After finishing his arepas in the oven, Gomez gave each a gentle thwack — a lower sound being indicative of a hollowness that forms in the center when they are ready to be taken out.

Serving arepas hot is key to their deliciousness and to melt the butter, a well-loved filling in the Gomez household. Stuffed with carne mechada and mozzarella cheese (a good substitute for Venezuelan cheese according to Gomez), the arepa becomes a meal. Despite his refusal to share the recipe for the light green garlic sauce, Gomez entertained my guesses at the ingredients beyond the obvious garlic — Mayo? Cilantro? Lime juice?

I slathered it on, then added more after each bite. Whatever the ingredients, the garlic sauce took the meal from an A to an A++.

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At the Table 3.10.24 David Gomez kneading dough for arepas.

Beef Carne Mechada

Serves 8-12

Recipe by David Gomez

For the broth:

half to 1 whole onion, chopped

2 stalks celery, chopped

1 carrot, halved

1/4 cup cilantro

Salt and black pepper to taste

2 1/2 – 3 pounds skirt or flank steak

For the meat mixture:

2 tablespoons vegetable oil

1 onion, chopped

1 green bell pepper, chopped

1 red bell pepper, chopped

1 bay leaf

2 cloves garlic, chopped

4 1/2 ounces tomato paste

2 teaspoons cumin

1/2 teaspoon paprika

1 cup broth, divided

Salt and black pepper to taste

1. Combine all ingredients for the broth in a Dutch oven. Add enough water to completely cover the meat and vegetables.

2. Bring to a boil, cover, and let simmer on low for 1 1/2 to 2 hours.

3. Remove from heat to cool slightly.

4. Drain and reserve resulting broth. Discard cooked vegetables and set aside meat.

5. Once meat is cooled enough to handle, shred and reserve.

6. Heat vegetable oil over medium to high heat. Add onions and stir until they become translucent and start to brown.

7. Add bell peppers and sauté until wilted.

8. Add bay leaf and garlic. Sauté briefly.

9. Stir in tomato paste and continue to sauté over medium heat.

10. Stir in cumin and paprika until a fond forms or the grimilles stick to the bottom.

11. Deglaze the pan with 1/4 cup of reserved broth.

12. Add salt and black pepper to taste, then stir in an additional 1/4 cup broth.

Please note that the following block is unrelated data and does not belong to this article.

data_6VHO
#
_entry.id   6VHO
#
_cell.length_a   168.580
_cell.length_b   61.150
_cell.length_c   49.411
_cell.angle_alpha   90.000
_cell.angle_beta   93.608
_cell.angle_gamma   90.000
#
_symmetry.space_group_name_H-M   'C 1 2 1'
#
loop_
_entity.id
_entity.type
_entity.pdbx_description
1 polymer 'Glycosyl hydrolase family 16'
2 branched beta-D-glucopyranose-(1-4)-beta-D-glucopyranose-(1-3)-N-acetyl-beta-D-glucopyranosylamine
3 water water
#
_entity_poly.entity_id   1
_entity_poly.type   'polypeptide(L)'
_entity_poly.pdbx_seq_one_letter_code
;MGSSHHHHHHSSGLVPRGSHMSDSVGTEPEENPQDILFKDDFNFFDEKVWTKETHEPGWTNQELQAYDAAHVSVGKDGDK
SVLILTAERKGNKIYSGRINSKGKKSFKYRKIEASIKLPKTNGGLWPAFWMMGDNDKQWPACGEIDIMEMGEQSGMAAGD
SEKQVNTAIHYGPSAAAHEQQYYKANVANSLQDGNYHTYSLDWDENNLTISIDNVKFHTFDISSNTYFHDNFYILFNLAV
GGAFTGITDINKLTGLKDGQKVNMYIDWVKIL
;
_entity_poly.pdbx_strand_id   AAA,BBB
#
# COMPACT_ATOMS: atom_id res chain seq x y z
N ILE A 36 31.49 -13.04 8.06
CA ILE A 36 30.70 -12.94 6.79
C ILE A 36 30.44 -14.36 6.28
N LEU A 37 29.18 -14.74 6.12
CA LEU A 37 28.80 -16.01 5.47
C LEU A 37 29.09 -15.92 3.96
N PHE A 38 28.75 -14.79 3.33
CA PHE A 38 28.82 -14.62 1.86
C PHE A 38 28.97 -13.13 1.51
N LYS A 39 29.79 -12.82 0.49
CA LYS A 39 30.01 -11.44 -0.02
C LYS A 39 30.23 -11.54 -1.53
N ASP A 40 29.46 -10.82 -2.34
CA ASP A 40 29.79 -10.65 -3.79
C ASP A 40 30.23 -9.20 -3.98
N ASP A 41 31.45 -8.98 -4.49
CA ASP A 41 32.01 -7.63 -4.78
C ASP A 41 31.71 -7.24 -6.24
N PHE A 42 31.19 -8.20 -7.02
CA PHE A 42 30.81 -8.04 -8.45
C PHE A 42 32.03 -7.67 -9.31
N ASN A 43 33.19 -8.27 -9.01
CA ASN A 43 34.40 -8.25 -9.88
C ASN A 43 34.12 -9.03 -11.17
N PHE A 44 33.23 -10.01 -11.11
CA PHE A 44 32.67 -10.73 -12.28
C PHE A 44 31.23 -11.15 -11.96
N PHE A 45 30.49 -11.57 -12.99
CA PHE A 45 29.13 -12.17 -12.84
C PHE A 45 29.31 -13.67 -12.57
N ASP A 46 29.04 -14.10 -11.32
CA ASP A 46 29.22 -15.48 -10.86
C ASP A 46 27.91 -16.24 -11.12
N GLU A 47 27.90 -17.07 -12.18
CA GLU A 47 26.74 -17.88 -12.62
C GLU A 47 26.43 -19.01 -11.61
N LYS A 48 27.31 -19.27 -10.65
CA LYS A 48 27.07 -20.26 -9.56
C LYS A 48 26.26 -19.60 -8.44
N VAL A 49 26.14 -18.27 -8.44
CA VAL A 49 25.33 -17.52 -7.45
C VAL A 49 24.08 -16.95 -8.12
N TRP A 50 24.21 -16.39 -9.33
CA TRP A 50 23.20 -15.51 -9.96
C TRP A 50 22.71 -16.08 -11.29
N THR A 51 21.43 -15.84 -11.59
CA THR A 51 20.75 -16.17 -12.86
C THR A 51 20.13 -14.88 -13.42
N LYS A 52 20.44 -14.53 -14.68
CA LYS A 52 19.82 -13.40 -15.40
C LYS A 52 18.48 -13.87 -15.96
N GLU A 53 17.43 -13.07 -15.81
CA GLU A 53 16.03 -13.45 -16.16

13. Add shredded meat, stir, then add an additional 1/2 cup broth.

14. Taste and adjust seasonings. Lower heat and simmer until thoroughly heated.


Serves 8.

Recipe by David Gomez

3 cups water

1/2 teaspoon salt

2 3/4 cup pre-cooked yellow cornmeal (PAN is a common brand available at most Hispanic grocery stores)

Vegetable oil

1. Preheat oven to 325 degrees and wash hands.

2. In a medium-sized bowl, dissolve salt in the water.

3. Add cornmeal and mix with your hands, breaking apart any lumps that might have formed.

4. Mix until a soft ball of dough forms.

5. Let rest for 2-3 minutes.

6. With wet hands, knead the dough for 2-3 minutes.

7. Heat skillet on low to medium heat. Coat the skillet with a scant amount of vegetable oil.

8. Divide dough into 8 equal-sized lumps. With each lump, form a round patty-shaped arepas about half-inch thick and about 4 inches across.

9. Cook each arepas approximately 5 minutes per side, until slightly toasted, or to your preference.

10. Place skillet toasted arepas on a pan and finish cooking in the oven for 10 minutes at 325 degrees.

11. Serve hot. Let guests slice and fill each with carne mechada and condiments such as butter, garlic sauce, mozzarella cheese and hot sauce.


About Mary Weyand 14813 Articles
Mary founded Scoop Tour with an aim to bring relevant and unaltered news to the general public with a specific view point for each story catered by the team. She is a proficient journalist who holds a reputable portfolio with proficiency in content analysis and research. With ample knowledge about the Automobile industry, she also contributes her knowledge for the Automobile section of the website.